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EricJ last won the day on July 16 2018

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About EricJ

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  1. Can't sell the parts, but you can sell the data to the people who need to make the parts. If a shop gets a reputation for making the parts well, I don't think there's anything stopping multiple people from sending the exact same data and asking for the exact same part to be built. Or have a piece of billet material drop shipped to a shop that already has the data and ask for the part to be made out of that. There are a lot of ways it can be done and be compliant with the rules.
  2. You're not going to go back and look for the one that fell off?
  3. Andrew, a lot of info is in Special Letter 92-1 and SB M20-252. You can get them both in one file here: For many of the later S/Ns there is also a check and possible modification of the rudder balance weight, and a change in the airspeed indicator.
  4. Windmills aren't that bad, but they're not great, either. As an engineer I still think nuclear is ultimately the way to go.
  5. Many tablets will as well, and the $20 GPS receiver plugged into my Stratux also receives GLONASS, Beidou, Galileo, etc. The likelihood of them all being down is pretty low, and if they were there may not be a place to land, anyway.
  6. If it's just a leak and can be patched, which most leaks can, it can be likely be done for less than $1k. Maxwell's shop in Longview, TX, successfully patched mine for $600 a few years ago.
  7. I don't, but I've never worried about accidentally going a little over gross because of it.
  8. There are many presentations and ACs from the FAA on how to do this. It isn't that hard, and you don't need factory drawings. The whole idea is to keep the fleet flying in the face of factory closures or excessive end-of-life pricing or just excessive lead times. All of those things have been cited by the FAA as reasons for an owner to produce a part. In other words, even if the factory is open and producing parts, if they're too expensive or take too long to get, as far as the FAA is concerned those are legitimate reasons to make your own. This has been discussed much here or you can do a web search on something like "FAA owner produced parts" and get more info.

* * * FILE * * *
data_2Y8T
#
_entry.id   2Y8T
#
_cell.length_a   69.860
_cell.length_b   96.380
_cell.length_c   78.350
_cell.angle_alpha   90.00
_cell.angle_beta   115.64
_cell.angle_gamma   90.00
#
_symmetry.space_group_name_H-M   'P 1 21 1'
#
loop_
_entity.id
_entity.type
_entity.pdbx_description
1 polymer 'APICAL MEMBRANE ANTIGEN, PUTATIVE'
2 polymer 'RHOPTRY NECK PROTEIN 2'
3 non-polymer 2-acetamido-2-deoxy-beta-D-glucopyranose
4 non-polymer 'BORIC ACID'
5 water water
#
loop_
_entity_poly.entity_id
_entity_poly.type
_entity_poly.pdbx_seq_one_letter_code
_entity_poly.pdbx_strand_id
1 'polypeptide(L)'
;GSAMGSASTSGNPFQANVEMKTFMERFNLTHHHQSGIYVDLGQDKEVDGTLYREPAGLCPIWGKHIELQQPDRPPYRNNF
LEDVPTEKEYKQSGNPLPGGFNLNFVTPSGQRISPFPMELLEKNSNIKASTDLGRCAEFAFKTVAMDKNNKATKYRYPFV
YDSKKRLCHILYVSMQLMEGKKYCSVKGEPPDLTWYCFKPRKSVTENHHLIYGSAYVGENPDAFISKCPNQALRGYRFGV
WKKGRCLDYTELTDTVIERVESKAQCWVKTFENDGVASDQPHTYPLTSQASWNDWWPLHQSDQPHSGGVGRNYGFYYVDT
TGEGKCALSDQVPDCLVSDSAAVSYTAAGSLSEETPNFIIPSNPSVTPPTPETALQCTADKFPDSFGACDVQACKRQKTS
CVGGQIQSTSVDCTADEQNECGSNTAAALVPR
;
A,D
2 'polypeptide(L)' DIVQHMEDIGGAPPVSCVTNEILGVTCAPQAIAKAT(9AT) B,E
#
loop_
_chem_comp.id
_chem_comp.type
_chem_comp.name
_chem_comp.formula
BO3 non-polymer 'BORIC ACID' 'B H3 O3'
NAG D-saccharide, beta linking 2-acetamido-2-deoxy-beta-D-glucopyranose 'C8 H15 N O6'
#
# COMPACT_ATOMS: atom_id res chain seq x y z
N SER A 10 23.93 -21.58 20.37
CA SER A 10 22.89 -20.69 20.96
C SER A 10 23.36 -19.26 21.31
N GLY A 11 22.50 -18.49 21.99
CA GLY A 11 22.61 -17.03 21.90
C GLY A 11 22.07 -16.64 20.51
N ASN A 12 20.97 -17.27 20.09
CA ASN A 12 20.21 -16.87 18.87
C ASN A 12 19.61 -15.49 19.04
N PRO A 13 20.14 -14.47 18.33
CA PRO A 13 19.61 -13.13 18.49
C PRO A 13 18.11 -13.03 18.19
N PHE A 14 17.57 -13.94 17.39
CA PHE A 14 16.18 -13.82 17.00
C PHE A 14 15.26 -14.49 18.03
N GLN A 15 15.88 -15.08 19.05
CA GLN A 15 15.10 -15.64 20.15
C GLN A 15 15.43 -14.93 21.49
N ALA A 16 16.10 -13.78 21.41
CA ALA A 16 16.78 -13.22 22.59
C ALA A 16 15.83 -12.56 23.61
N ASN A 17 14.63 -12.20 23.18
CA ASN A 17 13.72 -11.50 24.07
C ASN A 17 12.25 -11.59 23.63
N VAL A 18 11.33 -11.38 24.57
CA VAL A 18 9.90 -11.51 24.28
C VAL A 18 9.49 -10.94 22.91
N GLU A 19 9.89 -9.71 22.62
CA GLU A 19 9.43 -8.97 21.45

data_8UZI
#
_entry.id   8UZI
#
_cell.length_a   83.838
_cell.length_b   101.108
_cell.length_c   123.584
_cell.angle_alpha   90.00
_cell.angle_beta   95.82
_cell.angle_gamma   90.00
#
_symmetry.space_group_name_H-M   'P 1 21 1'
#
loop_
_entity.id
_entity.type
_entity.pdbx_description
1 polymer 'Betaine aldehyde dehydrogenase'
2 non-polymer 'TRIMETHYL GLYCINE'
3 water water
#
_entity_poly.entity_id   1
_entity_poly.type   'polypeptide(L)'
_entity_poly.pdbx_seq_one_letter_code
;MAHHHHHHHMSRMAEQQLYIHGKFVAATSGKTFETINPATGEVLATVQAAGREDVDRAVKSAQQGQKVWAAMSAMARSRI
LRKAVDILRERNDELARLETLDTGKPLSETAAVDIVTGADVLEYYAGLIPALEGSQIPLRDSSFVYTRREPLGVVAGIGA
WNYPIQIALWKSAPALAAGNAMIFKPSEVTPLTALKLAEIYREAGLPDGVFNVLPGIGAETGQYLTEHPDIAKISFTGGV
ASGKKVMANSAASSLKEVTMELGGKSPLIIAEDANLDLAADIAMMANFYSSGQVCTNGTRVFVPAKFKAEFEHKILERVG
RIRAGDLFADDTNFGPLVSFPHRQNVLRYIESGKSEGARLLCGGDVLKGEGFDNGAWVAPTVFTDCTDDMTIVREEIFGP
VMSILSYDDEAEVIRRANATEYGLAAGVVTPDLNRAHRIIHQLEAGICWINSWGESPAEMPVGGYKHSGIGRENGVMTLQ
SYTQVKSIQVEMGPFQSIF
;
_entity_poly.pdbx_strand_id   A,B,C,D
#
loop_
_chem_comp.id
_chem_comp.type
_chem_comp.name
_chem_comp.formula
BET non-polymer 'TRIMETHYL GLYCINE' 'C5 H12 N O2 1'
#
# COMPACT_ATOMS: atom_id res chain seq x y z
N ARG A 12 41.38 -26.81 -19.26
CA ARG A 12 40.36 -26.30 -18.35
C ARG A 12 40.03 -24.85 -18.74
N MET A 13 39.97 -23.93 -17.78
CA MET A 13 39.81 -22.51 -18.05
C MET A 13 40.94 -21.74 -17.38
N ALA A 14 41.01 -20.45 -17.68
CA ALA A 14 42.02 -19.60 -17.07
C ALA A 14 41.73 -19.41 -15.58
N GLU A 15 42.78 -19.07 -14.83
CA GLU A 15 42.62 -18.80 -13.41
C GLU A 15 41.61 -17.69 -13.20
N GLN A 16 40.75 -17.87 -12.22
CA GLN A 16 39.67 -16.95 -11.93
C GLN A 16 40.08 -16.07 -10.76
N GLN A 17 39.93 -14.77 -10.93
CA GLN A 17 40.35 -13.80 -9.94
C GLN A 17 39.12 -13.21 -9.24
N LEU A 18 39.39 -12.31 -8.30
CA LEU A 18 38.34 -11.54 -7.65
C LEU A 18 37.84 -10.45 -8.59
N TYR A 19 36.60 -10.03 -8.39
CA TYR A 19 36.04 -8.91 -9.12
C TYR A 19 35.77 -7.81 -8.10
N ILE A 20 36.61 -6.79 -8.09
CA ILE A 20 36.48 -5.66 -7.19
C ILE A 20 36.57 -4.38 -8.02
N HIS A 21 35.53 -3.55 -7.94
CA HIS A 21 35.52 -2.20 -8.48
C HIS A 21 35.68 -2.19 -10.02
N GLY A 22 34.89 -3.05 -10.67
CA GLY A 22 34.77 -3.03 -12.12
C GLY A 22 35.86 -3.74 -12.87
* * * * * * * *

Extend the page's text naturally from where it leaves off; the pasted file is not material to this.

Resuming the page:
9. The application demographic seems to be fairly narrow, too: people who want "glass" to go in a spot where a steam gauge was without altering the physical mount or appearance of the panel. The corners of the displays that they cut off on these is really useful space. e.g., the G5 displays things like groundspeed, distance to next waypoint, etc., in those corners where they're really useful, but out of the way. On these it just seems to clutter everything up more than necessary, for the sole utility of not altering the "roundness" of the existing panel location. It seems like a weird retro-mod niche. It's certainly not forward-looking for panel display technology. Have to say I don't get it, other than for that particular niche of users.
  10. Maintenance you do by yourself under the "preventative maintenance" rules, e.g., oil changes, you should log as the owner/pilot.
  11. FWIW, I'm in A&P school right now and that's how it's been conveyed here, i.e., the signature on the annual only attests to its condition and airworthiness at that moment. Once it leaves your custody you have no control or visibility into what may or may not happen to it that affects its condition. I don't think the concern is as much with the buyer as it is with the buyer's heirs should something bad happen.
  12. I think other than the $2500 price tag, that's all there. Anything that will interface with a GNS 530/430 will interface with the Avidyne units. My G5 and my Trig TT31 are driven by my IFD.
  13. Actually I think only a BATD is required, but it doesn't change much. They're still more expensive than most people would be comfortable with for home use. I've thought that this would be an opportunity for somebody to set up a shop with a few BATDs/AATDs and just rent time on them for people wanting to keep IFR current. Some training time of how to use the device would be necessary, but that do-able.
  14. Owner Produced Parts are 100% legal if the requirements are met. I don't know how an insurance company could exclude that unless they have language in the policy saying that they could, which is something you could figure out by reading your policy.